bannerHON
img
HONnews
HONnews
img PATIENT / PARTICULIER img PROFESSIONNEL DE SANTE img WEBMESTRE img
img
 
img
HONcode sites
Khresmoi - new !
HONselect
News
Conferences
Images

Themes:
A B C D E F G H I
J K L M N O P Q
R S T U V W X Y Z
Browse archive:
2017: D N O S A J J M A M F J
2016: D

 
  Other news for:
Diabetes Mellitus
Diabetes Mellitus, Insulin-Dependent
Diabetes Mellitus, Non-Insulin-Dependent
Foot
 Resources from HONselect
Blame Diabetes: Rates of 2 Nerve Conditions on the Rise
Neurologist says one causes burning pain, the other causes problems with heart rate and blood pressure

By Robert Preidt

FRIDAY, July 21, 2017 (HealthDay News) -- Two particular types of nerve damage -- neuropathy -- have been increasing as more and more people develop diabetes in the United States, an expert says.

Autonomic and small fiber neuropathy were once rare conditions. Both occur when small blood vessels supplying the nerves are damaged by diabetes because they don't get enough oxygen and nutrients, said Dr. Divpreet Kaur, a neurologist at Penn State Health Milton S. Hershey Medical Center.

Diabetes is one of the main causes of neuropathy, and about 30 million Americans currently have diabetes, Kaur said. More commonly, people with diabetes have nerve damage that causes numbness in the feet and toes. This is called peripheral neuropathy, according to the American Diabetes Association.

Autonomic neuropathy affects involuntary bodily functions such as blood pressure, digestion, sexual function, urination, temperature control and sweat regulation.

"The most common symptom is light-headedness, especially when standing up. The blood pressure drops so much when they stand up that they feel like they are going to pass out," Kaur said in a Penn State news release.

People with small fiber neuropathy often have burning pain in their feet that eventually progresses up their legs. Their hands can also be affected.

"People don't know about it or recognize the symptoms, and they keep going to different physicians without receiving a diagnosis," Kaur said.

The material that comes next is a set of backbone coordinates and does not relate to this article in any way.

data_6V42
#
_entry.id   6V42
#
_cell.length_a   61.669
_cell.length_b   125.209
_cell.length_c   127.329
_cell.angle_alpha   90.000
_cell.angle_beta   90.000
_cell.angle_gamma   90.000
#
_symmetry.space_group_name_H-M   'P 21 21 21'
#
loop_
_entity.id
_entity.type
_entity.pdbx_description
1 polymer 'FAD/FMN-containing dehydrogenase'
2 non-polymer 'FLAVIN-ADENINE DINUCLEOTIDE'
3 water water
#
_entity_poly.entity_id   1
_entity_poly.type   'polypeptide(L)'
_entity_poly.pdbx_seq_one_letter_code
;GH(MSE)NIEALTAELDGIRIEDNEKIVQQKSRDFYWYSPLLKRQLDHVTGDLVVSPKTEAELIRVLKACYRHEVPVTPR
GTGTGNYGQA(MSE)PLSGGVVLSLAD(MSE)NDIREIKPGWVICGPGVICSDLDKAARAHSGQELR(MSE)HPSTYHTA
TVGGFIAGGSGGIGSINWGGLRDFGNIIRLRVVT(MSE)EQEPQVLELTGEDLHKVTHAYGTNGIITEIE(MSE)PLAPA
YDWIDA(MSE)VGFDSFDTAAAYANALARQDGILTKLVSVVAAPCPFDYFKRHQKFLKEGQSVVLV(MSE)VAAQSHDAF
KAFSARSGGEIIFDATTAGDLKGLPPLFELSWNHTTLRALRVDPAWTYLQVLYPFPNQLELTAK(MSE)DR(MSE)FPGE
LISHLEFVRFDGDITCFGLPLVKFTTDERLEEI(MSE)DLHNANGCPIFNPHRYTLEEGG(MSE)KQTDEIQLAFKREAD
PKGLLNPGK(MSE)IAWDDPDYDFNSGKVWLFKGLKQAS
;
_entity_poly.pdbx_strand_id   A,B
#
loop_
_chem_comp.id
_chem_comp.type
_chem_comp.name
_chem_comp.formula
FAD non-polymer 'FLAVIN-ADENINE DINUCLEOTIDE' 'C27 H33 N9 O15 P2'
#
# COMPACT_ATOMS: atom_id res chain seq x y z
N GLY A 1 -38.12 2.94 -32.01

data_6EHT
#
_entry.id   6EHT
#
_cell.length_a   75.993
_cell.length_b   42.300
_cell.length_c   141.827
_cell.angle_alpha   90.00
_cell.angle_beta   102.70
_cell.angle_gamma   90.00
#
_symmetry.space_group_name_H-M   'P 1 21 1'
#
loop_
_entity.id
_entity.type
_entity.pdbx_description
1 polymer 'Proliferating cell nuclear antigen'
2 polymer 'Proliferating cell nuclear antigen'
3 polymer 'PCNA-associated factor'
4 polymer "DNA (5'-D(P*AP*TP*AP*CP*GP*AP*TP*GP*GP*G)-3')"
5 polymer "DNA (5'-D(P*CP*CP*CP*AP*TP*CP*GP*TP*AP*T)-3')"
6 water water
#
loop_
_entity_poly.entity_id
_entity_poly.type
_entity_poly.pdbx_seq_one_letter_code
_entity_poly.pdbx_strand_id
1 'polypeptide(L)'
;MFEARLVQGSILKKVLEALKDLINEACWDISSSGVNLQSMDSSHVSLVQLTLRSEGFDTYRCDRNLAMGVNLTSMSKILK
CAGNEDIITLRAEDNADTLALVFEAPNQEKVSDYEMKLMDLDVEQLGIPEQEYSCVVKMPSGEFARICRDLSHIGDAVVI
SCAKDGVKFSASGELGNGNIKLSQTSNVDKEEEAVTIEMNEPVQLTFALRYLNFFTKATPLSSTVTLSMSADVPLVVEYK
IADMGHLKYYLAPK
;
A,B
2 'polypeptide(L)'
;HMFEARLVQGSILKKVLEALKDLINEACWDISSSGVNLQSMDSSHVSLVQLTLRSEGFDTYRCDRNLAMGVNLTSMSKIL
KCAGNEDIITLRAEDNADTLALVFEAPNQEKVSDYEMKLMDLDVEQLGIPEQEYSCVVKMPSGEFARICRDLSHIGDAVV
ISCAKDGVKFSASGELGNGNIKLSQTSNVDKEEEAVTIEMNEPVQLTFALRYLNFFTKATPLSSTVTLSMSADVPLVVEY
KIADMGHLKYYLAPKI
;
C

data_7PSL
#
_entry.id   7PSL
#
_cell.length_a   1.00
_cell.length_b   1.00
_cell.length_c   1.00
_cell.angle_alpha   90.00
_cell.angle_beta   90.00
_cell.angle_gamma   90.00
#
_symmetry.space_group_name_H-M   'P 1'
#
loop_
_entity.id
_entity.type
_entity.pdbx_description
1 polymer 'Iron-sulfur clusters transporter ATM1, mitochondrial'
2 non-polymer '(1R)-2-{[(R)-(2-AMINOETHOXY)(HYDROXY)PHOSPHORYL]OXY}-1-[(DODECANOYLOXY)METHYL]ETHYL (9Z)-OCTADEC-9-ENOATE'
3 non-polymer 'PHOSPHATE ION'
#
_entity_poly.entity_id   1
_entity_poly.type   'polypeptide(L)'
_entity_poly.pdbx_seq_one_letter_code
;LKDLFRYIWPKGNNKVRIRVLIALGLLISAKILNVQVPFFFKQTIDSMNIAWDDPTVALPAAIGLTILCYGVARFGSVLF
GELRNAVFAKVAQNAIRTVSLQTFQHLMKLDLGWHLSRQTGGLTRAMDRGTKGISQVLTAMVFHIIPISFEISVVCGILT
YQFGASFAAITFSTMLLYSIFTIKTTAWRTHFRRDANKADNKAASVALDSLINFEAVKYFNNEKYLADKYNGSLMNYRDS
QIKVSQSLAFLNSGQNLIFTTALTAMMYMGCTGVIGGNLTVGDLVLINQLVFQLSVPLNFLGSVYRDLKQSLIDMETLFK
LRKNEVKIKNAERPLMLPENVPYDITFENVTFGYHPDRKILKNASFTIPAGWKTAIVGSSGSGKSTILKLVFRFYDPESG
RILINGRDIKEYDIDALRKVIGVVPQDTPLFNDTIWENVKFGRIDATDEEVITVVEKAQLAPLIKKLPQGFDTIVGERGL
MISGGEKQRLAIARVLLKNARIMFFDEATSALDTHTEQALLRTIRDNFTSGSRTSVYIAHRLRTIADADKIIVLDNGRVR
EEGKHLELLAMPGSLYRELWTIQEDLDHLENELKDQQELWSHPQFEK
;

"It isn't that every patient who has these symptoms will definitely have such a neuropathy. Once common things have been ruled out by their primary care physician, they can be referred to the neuromuscular clinic for consultation or to the autonomic laboratory for further testing," she said.

There is no cure for either form of neuropathy, and treatment varies depending on the part of the body affected and the symptoms, Kaur said.

Treatment for small fiber neuropathy often involves controlling pain. For autonomic neuropathy, medications can be used to help regulate malfunctioning bodily functions, she said.

Progression of neuropathy associated with diabetes or other underlying conditions can be stabilized or slowed by controlling and treating those conditions. However, an underlying condition can't be identified in nearly one-third of neuropathy patients, the researchers said.

More information

The U.S. National Institute of Neurological Disorders and Stroke has more on diabetic neuropathy.

SOURCE: Penn State Health, news release, July 12, 2017

Copyright © 2017 HealthDay. All rights reserved. URL:http://consumer.healthday.com/Article.asp?AID=724585

Resources from HONselect: HONselect is the HON's medical search engine. It retrieves scientific articles, images, conferences and web sites on the selected subject.
Pain
Blood
Therapeutics
Physicians
Dizziness
The list of medical terms above are retrieved automatically from the article.

Disclaimer: The text presented on this page is not a substitute for professional medical advice. It is for your information only and may not represent your true individual medical situation. Do not hesitate to consult your healthcare provider if you have any questions or concerns. Do not use this information to diagnose or treat a health problem or disease without consulting a qualified healthcare professional.
Be advised that HealthDay articles are derived from various sources and may not reflect your own country regulations. The Health On the Net Foundation does not endorse opinions, products, or services that may appear in HealthDay articles.


Inicio img Sobre nosotros img Rincón de la prensa img Boletín HON img Mapa del sitio img Política ética img Contactos